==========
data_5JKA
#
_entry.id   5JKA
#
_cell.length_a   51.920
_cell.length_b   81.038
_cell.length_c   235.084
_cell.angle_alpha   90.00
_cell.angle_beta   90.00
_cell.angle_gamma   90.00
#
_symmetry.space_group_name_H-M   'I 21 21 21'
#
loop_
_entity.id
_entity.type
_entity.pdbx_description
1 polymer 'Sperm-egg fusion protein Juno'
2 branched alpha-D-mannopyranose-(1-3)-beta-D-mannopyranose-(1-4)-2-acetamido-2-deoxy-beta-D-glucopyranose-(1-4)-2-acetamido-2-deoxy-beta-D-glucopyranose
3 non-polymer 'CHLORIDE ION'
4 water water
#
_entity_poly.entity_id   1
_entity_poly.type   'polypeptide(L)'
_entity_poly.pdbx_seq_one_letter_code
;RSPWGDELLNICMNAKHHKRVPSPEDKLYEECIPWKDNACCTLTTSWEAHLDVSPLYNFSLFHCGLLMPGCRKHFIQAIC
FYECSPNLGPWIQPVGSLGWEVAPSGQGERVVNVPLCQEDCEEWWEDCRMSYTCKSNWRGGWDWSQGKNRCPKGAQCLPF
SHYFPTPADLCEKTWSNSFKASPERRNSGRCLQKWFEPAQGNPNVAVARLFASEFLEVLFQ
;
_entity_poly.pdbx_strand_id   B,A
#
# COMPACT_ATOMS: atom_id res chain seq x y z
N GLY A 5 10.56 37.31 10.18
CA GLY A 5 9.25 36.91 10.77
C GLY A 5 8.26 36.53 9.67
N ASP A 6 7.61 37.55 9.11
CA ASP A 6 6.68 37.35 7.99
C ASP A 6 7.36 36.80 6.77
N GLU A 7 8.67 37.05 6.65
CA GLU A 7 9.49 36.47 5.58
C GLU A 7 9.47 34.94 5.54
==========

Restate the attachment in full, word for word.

data_5JKA
#
_entry.id   5JKA
#
_cell.length_a   51.920
_cell.length_b   81.038
_cell.length_c   235.084
_cell.angle_alpha   90.00
_cell.angle_beta   90.00
_cell.angle_gamma   90.00
#
_symmetry.space_group_name_H-M   'I 21 21 21'
#
loop_
_entity.id
_entity.type
_entity.pdbx_description
1 polymer 'Sperm-egg fusion protein Juno'
2 branched alpha-D-mannopyranose-(1-3)-beta-D-mannopyranose-(1-4)-2-acetamido-2-deoxy-beta-D-glucopyranose-(1-4)-2-acetamido-2-deoxy-beta-D-glucopyranose
3 non-polymer 'CHLORIDE ION'
4 water water
#
_entity_poly.entity_id   1
_entity_poly.type   'polypeptide(L)'
_entity_poly.pdbx_seq_one_letter_code
;RSPWGDELLNICMNAKHHKRVPSPEDKLYEECIPWKDNACCTLTTSWEAHLDVSPLYNFSLFHCGLLMPGCRKHFIQAIC
FYECSPNLGPWIQPVGSLGWEVAPSGQGERVVNVPLCQEDCEEWWEDCRMSYTCKSNWRGGWDWSQGKNRCPKGAQCLPF
SHYFPTPADLCEKTWSNSFKASPERRNSGRCLQKWFEPAQGNPNVAVARLFASEFLEVLFQ
;
_entity_poly.pdbx_strand_id   B,A
#
# COMPACT_ATOMS: atom_id res chain seq x y z
N GLY A 5 10.56 37.31 10.18
CA GLY A 5 9.25 36.91 10.77
C GLY A 5 8.26 36.53 9.67
N ASP A 6 7.61 37.55 9.11
CA ASP A 6 6.68 37.35 7.99
C ASP A 6 7.36 36.80 6.77
N GLU A 7 8.67 37.05 6.65
CA GLU A 7 9.49 36.47 5.58
C GLU A 7 9.47 34.94 5.54